Rhetorical Analysis Of The Crucible By Arthur Miller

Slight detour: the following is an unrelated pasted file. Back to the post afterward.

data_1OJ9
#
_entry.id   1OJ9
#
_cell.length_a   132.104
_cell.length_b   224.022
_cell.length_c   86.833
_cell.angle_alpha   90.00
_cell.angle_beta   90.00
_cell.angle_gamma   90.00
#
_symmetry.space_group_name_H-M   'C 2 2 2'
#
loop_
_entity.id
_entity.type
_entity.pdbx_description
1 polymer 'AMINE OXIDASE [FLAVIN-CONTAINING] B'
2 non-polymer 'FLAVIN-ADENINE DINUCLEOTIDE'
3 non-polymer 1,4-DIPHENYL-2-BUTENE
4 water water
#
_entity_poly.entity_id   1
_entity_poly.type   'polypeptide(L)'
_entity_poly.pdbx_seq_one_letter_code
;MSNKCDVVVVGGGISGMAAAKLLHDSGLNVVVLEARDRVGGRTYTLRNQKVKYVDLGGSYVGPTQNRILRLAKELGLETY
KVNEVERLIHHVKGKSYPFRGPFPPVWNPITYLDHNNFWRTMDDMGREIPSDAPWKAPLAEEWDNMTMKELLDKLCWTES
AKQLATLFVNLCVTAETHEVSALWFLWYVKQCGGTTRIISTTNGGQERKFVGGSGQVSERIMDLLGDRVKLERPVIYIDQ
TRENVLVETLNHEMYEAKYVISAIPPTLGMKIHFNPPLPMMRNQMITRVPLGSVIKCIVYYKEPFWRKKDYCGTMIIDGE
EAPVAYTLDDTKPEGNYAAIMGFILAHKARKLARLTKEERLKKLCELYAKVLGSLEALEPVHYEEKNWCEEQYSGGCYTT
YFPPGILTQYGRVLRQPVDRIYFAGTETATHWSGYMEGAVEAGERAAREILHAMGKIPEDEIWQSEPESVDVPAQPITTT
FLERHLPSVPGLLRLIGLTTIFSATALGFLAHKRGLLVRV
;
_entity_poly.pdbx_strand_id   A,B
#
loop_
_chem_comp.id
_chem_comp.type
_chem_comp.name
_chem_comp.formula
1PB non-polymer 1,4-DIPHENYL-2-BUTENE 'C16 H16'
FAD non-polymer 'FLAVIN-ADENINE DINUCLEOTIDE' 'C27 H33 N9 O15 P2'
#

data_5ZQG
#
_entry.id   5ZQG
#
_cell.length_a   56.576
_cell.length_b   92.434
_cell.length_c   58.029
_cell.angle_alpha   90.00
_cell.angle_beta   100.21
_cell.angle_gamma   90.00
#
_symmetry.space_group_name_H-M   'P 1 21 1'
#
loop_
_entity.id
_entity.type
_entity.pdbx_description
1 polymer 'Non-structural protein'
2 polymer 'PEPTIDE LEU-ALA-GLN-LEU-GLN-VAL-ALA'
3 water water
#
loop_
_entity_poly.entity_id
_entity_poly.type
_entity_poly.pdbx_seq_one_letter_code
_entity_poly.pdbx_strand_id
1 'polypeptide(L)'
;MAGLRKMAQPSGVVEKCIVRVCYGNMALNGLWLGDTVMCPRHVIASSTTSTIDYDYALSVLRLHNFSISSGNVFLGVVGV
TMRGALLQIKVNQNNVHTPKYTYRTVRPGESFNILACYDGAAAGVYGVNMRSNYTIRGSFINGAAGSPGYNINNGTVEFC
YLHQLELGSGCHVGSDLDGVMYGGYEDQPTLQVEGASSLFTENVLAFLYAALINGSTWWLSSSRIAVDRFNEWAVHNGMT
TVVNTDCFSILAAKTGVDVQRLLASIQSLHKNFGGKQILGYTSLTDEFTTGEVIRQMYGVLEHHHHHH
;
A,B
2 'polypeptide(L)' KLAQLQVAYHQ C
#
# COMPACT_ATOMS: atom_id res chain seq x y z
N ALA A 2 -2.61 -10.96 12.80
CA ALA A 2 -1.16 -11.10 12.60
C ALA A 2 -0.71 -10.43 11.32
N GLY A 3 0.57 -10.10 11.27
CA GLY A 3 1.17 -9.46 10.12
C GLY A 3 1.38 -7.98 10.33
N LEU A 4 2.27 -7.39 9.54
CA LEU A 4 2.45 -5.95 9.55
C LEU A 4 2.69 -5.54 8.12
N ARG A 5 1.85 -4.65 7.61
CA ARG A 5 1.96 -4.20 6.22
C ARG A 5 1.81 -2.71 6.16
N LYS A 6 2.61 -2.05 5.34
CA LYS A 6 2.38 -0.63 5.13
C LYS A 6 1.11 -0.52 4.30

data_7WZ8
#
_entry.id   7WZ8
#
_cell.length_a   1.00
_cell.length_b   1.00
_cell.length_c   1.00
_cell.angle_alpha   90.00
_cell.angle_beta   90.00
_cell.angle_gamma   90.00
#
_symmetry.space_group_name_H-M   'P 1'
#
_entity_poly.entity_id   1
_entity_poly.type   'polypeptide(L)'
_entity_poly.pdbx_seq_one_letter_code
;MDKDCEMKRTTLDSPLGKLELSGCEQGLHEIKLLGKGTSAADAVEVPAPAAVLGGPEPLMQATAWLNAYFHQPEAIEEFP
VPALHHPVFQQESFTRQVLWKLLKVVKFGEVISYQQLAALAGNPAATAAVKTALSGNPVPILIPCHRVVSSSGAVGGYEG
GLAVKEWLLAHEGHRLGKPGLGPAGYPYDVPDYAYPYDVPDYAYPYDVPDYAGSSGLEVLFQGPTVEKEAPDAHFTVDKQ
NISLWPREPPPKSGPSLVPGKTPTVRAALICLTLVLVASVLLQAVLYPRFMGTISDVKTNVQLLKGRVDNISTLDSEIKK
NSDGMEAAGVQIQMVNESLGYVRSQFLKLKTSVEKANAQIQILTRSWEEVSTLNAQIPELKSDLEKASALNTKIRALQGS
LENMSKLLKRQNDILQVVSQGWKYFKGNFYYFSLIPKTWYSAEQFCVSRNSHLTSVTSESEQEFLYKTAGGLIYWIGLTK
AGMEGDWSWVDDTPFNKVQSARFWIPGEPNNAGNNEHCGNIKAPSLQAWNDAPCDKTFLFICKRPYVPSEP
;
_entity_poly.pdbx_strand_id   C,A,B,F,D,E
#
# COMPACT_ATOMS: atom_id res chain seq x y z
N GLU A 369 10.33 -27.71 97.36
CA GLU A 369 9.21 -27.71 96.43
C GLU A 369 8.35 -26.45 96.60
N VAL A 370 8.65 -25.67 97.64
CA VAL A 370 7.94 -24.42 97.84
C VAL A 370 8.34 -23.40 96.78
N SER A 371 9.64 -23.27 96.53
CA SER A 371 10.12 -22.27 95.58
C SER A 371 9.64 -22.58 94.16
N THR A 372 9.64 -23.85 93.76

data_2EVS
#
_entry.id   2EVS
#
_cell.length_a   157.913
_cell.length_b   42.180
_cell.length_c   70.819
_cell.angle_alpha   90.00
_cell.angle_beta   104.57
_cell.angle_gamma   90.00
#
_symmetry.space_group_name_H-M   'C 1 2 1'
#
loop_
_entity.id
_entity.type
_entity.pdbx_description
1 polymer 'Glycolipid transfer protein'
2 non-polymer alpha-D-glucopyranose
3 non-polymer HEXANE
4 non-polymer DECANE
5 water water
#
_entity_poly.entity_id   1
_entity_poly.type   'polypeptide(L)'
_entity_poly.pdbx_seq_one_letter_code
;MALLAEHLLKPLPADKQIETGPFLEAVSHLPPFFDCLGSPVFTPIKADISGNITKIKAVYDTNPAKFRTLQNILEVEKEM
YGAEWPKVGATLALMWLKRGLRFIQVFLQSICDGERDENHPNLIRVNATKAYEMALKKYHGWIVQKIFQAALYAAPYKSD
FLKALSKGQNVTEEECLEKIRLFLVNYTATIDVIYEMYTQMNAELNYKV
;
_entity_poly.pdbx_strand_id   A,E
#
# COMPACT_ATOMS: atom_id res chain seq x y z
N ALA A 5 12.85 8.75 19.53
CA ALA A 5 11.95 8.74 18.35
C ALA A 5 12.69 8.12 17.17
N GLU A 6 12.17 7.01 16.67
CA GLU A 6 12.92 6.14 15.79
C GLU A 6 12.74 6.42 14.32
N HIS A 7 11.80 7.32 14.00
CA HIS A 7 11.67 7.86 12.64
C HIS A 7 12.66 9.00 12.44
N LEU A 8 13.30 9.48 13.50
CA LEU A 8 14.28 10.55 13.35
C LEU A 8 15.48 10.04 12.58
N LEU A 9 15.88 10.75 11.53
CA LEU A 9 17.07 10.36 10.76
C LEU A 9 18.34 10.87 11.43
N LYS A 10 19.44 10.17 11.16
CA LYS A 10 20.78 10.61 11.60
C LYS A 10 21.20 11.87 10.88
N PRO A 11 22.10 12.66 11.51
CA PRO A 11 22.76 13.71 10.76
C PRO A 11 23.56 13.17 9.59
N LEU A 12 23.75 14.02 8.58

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The Crucible is a piece of literature that can be attributed to a few other situations in history, not simply just the Salem Witch Trials. People throughout history have turned on each other in fear, and have use irrational thinking to justify what they have done. Though the story portrays the Witch Trials, it is able to connect with other events in history due to how the themes can connect with the reader and resonate with how people can feel under certain stress at these moments. Arthur Miller writes in the way that the story can live on in other situations to make points on how we treat each other during these times, the rhetorical appeals he uses becoming important as to why this story is still important to our history in more than one event. As spoken before, The Crucible is set in a certain time period, but advances its meaning into other aspects of history; written in the 50’s, it can be traced back to a connection with McCarthyism, the story an allegory for this period. In a section of the October 21, 1996 issue of The New Yorker, Miller wrote an article, Why I Wrote The Crucible: An Artist's Answer to Politics By Arthur Miller. “The Crucible was an act of desperation. Much of my desperation branched out, I suppose, from a typical Depression -- era trauma -- the blow struck on the mind by the rise of European Fascism and the brutal anti-Semitism it had brought to power. But by 1950, when I began to think of writing about the hunt for Reds in America, I was motivated in some great part by the paralysis that had set in among many liberals who, despite their discomfort with the inquisitors' violations of civil rights, were fearful, and with good reason, of being
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